Aims: The general aim of this thesis has been to study and analyse the prerequisites for priority setting in primary health care in Sweden. This was done by exploring strategies to handle scarce resources in Swedish routine primary health care (Paper I); analysing patients’ attitudes towards priority setting and rationing and patients’ satisfaction with the outcome of their contact with primary health care (Paper II); describing and analysing how general practitioners, nurses, and patients prioritised individual patients in routine primary health care, studying the association between three key priority setting criteria (severity of the health condition, patient benefit, and cost-effectiveness of the medical intervention) and the overall priority assigned by the general practitioners and nurses to individual patients (Paper III); and analysing how the staff, in their clinical practise, perceived the application of the three key priority setting criteria (Paper IV).

Methods: Both qualitative (Paper I and IV) and quantitative (Paper II and III) methods were used. Paper I was an interview study with medical staff at 17 primary health care centres. The data for Paper II and Paper III were collected through questionnaires to patients and staff at four purposely selected health care centres during a 2-week period. Paper IV was a focus group study conducted with staff members who practiced priority setting in day-to-day care.

Results: The process of coping with scarce resources was categorised as efforts aimed to avoid rationing, ad hoc rationing, or planned rationing. Patients had little understanding of the need for priority setting. Most of them did not experience any kind of rationing and most of those who did were satisfied with the outcome of their contact with primary health care. Patients, compared to medical staff, gave relatively higher priority to acute/minor conditions than to preventive check-ups for chronic conditions when prioritising individual patients in day-today primary health care. When applying the three priority setting criteria in day-to-day primary health care, the criteria largely influenced the overall prioritisation of each patient. General practitioners were most influenced by the expected cost-effectiveness of the intervention and nurses were most influenced by the severity of the condition. Staff perceived the criteria as relevant, but not sufficient. Three additional aspects to consider in priority setting in primary health care were identified, namely viewpoint (medical or patient’s), timeframe (now or later) and evidence level (group or individual).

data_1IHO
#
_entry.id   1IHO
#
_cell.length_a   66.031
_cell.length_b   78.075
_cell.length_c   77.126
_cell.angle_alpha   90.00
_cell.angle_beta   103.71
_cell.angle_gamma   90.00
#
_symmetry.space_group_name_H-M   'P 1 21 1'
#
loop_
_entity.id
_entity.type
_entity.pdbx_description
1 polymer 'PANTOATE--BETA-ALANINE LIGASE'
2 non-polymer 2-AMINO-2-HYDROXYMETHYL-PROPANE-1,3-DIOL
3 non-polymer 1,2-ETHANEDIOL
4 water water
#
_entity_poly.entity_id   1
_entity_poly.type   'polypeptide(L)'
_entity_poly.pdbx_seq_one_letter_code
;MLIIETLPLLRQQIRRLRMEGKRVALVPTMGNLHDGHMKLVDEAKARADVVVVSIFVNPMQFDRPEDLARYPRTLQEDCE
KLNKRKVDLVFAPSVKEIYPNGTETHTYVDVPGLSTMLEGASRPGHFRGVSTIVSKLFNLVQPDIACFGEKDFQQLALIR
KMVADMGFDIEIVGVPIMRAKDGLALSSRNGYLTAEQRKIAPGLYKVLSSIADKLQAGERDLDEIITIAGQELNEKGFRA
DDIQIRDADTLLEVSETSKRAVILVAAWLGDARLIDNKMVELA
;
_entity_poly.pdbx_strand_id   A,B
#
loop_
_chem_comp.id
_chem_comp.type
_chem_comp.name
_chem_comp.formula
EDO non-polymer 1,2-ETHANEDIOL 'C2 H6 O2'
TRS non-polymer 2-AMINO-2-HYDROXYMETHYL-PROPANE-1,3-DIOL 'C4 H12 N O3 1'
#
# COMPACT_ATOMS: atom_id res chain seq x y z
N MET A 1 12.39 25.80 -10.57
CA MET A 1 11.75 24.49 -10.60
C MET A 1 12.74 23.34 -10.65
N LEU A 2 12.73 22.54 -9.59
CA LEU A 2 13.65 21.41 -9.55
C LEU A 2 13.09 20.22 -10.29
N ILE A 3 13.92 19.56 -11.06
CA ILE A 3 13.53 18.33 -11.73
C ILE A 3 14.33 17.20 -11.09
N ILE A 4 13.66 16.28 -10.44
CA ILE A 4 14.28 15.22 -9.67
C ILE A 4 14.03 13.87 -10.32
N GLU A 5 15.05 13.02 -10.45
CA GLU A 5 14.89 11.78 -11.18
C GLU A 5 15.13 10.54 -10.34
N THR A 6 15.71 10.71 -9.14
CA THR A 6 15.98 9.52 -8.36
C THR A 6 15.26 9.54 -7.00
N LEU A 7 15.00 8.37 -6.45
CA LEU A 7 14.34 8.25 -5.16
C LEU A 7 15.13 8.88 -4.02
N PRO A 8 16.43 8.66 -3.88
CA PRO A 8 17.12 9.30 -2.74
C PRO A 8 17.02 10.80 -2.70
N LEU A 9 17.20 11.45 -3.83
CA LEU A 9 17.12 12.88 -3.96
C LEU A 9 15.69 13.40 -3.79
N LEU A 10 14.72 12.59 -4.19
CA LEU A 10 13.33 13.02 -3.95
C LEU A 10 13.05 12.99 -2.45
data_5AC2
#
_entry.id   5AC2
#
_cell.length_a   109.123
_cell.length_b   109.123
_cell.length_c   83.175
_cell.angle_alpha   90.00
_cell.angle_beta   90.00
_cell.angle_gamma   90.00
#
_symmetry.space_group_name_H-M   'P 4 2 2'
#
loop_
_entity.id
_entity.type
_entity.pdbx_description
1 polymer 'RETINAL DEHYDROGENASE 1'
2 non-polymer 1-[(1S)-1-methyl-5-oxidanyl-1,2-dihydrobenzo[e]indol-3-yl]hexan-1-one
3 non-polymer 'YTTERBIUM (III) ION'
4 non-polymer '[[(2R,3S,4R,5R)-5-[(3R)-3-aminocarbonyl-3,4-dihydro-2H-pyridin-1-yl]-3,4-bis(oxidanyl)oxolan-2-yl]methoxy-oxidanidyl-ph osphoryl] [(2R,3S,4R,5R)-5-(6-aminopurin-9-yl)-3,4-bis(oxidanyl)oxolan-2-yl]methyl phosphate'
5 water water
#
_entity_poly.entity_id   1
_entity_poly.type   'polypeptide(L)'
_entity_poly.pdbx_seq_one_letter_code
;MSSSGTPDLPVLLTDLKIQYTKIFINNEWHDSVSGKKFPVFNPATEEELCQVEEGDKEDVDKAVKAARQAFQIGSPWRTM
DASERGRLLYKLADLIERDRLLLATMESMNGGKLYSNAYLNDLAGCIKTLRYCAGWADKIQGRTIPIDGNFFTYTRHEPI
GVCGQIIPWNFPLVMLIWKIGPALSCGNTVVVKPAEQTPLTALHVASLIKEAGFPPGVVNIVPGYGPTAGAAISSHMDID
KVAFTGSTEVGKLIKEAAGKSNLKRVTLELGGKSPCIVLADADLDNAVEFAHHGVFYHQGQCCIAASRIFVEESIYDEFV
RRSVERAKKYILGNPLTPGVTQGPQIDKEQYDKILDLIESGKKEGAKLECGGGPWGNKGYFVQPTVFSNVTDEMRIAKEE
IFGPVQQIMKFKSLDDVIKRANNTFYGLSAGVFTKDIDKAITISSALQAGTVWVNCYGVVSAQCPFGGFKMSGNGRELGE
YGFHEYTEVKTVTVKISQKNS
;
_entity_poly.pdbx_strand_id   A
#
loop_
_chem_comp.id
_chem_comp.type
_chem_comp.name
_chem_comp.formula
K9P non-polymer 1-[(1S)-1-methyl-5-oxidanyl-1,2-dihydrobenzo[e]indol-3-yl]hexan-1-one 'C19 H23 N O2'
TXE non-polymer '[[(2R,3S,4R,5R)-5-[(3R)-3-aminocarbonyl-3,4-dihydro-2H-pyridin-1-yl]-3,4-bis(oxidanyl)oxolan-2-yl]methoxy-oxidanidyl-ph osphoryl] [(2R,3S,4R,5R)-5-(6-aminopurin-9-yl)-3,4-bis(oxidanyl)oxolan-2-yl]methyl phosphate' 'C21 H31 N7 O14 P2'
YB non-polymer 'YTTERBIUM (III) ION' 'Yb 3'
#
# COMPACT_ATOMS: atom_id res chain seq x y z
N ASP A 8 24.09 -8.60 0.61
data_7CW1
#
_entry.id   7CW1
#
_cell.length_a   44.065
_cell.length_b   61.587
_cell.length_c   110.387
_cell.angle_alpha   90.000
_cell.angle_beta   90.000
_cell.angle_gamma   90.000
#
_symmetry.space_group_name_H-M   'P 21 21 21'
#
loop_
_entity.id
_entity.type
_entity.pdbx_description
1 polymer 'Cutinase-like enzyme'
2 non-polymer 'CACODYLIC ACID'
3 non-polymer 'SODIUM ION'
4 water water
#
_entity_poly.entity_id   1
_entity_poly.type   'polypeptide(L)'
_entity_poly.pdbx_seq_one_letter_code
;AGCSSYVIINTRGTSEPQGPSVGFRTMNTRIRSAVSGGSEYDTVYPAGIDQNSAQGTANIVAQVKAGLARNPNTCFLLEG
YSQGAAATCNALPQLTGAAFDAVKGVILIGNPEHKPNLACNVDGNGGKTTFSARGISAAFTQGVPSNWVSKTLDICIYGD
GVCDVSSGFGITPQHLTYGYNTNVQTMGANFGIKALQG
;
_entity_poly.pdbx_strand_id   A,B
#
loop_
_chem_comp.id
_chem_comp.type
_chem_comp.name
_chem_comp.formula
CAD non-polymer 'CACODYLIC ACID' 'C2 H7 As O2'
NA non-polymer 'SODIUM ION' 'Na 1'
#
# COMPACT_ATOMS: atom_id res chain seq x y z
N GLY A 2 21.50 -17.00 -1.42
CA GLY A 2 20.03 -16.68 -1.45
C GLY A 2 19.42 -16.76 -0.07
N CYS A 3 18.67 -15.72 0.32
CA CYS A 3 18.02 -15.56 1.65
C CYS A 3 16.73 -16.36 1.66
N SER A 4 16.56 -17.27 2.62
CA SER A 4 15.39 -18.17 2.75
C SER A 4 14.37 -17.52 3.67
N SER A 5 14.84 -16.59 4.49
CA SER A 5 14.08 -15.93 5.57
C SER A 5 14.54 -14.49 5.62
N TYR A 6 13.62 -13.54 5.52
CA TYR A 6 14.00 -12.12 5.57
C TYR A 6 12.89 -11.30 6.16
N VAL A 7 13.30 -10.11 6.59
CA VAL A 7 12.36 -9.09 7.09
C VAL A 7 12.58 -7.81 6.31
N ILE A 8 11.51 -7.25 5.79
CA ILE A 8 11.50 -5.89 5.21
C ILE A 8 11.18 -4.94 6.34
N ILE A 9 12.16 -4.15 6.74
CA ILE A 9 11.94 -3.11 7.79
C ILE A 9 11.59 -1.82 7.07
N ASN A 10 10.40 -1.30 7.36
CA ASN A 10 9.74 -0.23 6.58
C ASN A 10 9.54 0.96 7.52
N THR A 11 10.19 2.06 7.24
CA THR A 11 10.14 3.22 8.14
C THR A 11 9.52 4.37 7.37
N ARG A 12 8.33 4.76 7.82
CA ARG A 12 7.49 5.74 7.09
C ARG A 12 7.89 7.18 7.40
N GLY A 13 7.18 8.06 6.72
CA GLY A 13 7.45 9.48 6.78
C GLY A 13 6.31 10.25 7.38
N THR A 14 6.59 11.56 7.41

Conclusion: There appears to be a need for, and the potential to, introduce more consistent priority setting in primary health care. The characteristics of primary health care, such as the vast array of health problems, the large number of patients with vague symptoms, early stages of diseases, and combinations of diseases, induce both special possibilities and challenges.

Place, publisher, year, edition, pages
Linköping: Linköping University Electronic Press, 2013. 118 p.
Series
Linköping University Medical Dissertations, ISSN 0345-0082 ; 1342
National Category
Medical and Health Sciences
Identifiers
urn:nbn:se:liu:diva-88086 (URN)978-91-7519-756-2 (ISBN)
Public defence
2013-01-31, Eken, Universitetssjukhuset, Campus US, Linköpings universitet, Linköping, 09:00 (Swedish)
Opponent
Supervisors
Available from: 2013-01-29 Created: 2013-01-29 Last updated: 2013-01-29Bibliographically approved

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Arvidsson, EvaAndré, MalinBorgquist, LarsCarlsson, Per

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Health Technology Assessment and Health EconomicsFaculty of Health SciencesGeneral PracticeUnit of Research and Development in Local Health Care, County of Östergötland